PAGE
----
Improving the Performance of Dynamic SVG

Rhodes Brown
Department of Computer Science
P.O. Box 3055, STN CSC
Victoria, BC, Canada V8W 3P6


The dynamic aspects of SVG (scripting in particular) offer developers an opportunity to create portable, interactive user interfaces that blur the lines between document and application. In this sense, SVG can be leveraged to decouple the graphical interface of an application from its underlying logical operation, allowing the two aspects to vary independently. However, one significant barrier to adopting SVG as a standard for constructing application interfaces is the complicated, and often slow mechanism required to process user events.

Full support of SVG's scripting capabilities essentially requires an implementation of the XML Document Object Model (DOM), or minimally, a simulation of the DOM that supports SVG elements. While a DOM provides a structured representation of an XML document, the structural elements are still quite generic and attribute values are treated uniformly as text. Such a model is often an inefficient representation of the underlying data, and thus many applications implement a second, parallel structure that mirrors the DOM using specialized data elements. This approach is often referred to as data binding. For example, the Batik SVG library [1] uses a parallel DOM representation call a GVT tree, which builds on the standard JavaTM graphics API.

Dynamic SVG Bottlenecks

Figure 1 - SVG Event Processing

Processing a user interface (UI) event under the SVG model involves a number of steps which are illustrated in Figure 1. An event is intercepted by the underlying UI manager (eg. windowing system) and (1) dispatched to the GUI model. In most cases an event will trigger the execution of a script function which requires locating the code by inspecting the DOM (2), and then forwarding the code to a script interpreter (3). The interpreter must, at the very least, parse the incoming code and may also inspect the DOM to obtain various data values. The effect of a script often changes DOM elements (4). In most cases only attribute values are affected, but some changes may actually restructure the DOM itself. The changes in the DOM must then be communicated to the parallel data representation (5). Finally, the update usually requires all, or part of the representation to be re-rendered and the display updated (6).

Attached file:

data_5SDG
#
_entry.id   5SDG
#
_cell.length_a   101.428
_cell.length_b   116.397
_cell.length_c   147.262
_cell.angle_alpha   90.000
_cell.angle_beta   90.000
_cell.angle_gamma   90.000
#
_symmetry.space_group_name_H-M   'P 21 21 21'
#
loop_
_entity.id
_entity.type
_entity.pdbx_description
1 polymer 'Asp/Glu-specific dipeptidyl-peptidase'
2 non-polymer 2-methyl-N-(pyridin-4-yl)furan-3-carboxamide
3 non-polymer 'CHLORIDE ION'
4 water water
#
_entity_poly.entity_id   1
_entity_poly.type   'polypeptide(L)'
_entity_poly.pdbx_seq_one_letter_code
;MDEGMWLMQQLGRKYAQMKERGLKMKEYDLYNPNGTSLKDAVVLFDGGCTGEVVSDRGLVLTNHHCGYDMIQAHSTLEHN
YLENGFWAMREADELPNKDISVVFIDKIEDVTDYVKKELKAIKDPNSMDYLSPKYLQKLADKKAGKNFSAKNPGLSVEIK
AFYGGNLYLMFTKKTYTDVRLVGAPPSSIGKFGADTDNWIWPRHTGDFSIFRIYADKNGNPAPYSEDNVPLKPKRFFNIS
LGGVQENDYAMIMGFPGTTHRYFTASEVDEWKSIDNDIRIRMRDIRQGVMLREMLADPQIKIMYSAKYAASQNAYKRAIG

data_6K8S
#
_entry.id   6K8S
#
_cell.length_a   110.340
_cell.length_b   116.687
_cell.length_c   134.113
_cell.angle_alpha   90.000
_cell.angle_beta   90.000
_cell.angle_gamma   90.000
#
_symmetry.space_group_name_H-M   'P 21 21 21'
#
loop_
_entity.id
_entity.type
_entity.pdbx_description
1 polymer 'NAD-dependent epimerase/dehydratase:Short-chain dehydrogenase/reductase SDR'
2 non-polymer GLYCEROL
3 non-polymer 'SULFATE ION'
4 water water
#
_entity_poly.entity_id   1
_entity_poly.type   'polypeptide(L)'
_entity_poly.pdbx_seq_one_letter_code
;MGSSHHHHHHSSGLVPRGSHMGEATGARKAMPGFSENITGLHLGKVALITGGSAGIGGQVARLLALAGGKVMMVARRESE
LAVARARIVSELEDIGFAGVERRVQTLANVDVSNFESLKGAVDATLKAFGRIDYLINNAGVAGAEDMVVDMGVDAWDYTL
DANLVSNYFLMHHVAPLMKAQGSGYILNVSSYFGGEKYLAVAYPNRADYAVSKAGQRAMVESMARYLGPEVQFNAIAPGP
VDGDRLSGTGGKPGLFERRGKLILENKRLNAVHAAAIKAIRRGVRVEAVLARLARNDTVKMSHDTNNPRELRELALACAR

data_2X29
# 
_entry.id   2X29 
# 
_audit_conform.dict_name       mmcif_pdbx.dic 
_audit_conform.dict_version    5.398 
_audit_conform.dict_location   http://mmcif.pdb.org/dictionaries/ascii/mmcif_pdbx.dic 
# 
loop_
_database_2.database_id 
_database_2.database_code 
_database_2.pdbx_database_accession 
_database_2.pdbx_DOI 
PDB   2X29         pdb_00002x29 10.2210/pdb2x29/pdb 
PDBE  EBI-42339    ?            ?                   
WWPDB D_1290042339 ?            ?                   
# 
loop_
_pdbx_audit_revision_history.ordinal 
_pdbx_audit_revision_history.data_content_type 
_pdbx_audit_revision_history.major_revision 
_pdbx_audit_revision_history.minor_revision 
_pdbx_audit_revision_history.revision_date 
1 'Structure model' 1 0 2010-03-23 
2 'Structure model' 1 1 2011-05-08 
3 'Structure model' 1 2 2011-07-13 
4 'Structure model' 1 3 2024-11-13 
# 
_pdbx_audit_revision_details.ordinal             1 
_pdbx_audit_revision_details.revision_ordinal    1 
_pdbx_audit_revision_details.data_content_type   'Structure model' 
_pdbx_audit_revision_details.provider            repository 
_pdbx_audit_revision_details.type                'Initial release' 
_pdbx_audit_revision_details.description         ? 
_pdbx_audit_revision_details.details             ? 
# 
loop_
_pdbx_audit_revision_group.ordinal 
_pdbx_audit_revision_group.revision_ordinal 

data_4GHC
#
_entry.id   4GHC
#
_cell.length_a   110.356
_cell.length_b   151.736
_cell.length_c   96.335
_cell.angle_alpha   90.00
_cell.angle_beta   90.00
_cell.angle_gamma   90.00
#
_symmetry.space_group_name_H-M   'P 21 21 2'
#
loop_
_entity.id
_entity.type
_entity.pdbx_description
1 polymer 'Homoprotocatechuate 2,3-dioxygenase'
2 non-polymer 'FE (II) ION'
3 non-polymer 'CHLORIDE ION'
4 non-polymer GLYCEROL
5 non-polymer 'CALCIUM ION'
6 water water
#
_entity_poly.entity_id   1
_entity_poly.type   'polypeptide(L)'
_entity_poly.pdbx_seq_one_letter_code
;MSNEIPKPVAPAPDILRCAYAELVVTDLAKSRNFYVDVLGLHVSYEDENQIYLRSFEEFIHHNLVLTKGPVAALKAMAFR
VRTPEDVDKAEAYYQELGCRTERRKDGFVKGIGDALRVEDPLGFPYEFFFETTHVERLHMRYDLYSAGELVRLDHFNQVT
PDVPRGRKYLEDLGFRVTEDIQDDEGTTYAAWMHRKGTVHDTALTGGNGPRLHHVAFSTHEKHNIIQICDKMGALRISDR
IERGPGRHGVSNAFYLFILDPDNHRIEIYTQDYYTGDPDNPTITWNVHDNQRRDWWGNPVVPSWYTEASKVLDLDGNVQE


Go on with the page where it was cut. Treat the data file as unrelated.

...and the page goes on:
A Strategy for Improving Performance

One potential approach to reducing the delays inherent in the SVG event model is to enhance the interpretive architecture described above with Just-in-Time (JIT) compilation techniques. For example, instead of relying on the traversal of a document model to render SVG elements, a JIT compiler could produce code sequences that would render the SVG directly. In such a model, the code itself would act as the representation of the SVG document. A tree model could be maintained over the code segments for interaction with the DOM, however the rendering operation would be a strictly linear process.

An initial version of this approach would consider the application of standard compiler analyses to yield optimized rendering code segments, and to isolate immutable SVG elements. Such an approach would need to achieve a balance between efficiency, code size, and the freedom to regularly adjust code segments to conform to DOM modifications. A further extension would consider possibilities for direct integration with a JIT script engine. The goal of such an approach would be to bypass the DOM and bind compiled script code directly to the compiled SVG representation. We aim to discuss the feasibility, and potential performance gains offered by a JIT compilation approach to SVG presentation.


[1] The Batik SVG Toolkit: